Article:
Tough case for teacher, board Tina Wilder will appeal her termination by the Board of Education to Chancery Court, according to someone close to the case. That’s good. A teacher should not lose her job because of one dumb mistake, but as mistakes go, Wilder put together a doozy. According to debate at last week’s school board meeting, Wilder and another parent sponsored an after-prom party for their daughters and friends at Wilder’s lake property in May 2012. The rules were set and all was well until the party was crashed by some beer-toting boys from Kentucky. Somebody (not Wilder) called the sheriff, and a raid resulted in Wilder’s arrest. Temporary director of schools Dr. Jimmy Carter terminated the elementary school teacher. The Sheriff’s Office confiscated more than 60 cans of beer (with Bud Lite the brand of choice) and a bag of car keys, collected by an adult who knew there would be drinking, said school board attorney Chris McCarty. “She told Dr. Carter there was no alcohol in the house, but look at the pictures,” McCarty said. “Alcohol inside the house, outside the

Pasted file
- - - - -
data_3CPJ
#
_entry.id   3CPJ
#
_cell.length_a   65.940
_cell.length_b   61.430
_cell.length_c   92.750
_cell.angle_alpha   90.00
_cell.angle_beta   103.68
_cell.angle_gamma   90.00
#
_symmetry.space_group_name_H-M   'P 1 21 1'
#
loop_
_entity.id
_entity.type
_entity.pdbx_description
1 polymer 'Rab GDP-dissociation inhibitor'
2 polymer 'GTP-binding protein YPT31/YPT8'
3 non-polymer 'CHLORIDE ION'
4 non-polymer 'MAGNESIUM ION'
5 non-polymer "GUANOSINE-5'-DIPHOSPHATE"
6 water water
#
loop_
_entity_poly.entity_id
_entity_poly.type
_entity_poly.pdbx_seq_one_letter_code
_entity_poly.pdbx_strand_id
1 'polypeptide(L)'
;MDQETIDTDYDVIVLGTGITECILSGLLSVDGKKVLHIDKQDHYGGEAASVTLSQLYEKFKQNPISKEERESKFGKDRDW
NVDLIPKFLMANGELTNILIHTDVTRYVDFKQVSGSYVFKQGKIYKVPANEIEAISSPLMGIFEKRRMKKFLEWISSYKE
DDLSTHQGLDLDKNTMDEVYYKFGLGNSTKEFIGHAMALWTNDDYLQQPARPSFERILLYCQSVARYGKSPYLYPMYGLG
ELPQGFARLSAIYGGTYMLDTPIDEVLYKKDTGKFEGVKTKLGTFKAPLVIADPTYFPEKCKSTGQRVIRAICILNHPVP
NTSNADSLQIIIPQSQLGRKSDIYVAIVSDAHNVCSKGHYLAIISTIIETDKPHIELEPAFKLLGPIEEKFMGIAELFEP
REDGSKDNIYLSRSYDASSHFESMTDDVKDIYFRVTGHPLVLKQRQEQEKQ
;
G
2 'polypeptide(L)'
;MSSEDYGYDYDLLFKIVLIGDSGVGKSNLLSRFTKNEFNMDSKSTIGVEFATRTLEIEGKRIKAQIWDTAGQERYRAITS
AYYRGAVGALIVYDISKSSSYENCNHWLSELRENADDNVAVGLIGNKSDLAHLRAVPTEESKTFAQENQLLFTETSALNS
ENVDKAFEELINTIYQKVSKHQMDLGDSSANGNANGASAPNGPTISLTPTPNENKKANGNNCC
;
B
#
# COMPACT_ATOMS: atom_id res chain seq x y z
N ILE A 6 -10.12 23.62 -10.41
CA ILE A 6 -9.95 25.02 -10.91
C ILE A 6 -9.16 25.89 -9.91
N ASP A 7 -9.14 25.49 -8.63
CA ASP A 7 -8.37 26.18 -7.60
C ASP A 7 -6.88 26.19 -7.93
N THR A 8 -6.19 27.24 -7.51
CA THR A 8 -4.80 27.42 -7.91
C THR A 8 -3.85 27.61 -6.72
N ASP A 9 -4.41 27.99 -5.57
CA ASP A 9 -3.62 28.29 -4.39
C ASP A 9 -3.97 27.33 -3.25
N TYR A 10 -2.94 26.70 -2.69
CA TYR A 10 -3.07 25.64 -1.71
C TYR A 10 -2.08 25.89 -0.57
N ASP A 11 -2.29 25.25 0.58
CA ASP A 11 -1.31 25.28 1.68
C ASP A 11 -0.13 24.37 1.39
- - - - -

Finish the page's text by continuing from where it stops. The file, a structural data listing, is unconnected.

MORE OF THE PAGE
Sandra Clark

house. We’re not talking Biltmore here. This is a cabin on the lake. She was convicted of a crime. She took a guilty plea.” Wilder was represented by Virginia McCoy, Halls native who works for the Tennessee Education Association. McCoy said over the course of the proceedings she has “become very fond of Tina. She is a competent educator and has been a good teacher for Union County. “What happened was not connected with her work.” McCoy said the board chose Knoxville lawyer Pam Reeves as a hearing officer, and Reeves opined that a 30-day suspension was ample punishment. “Wilder exercised bad judgment, but it should not be a career-ender,” said McCoy. “She has given honorable service to this school system.” The debate ended, and the school board voted 6-0 to uphold Wilder’s firing.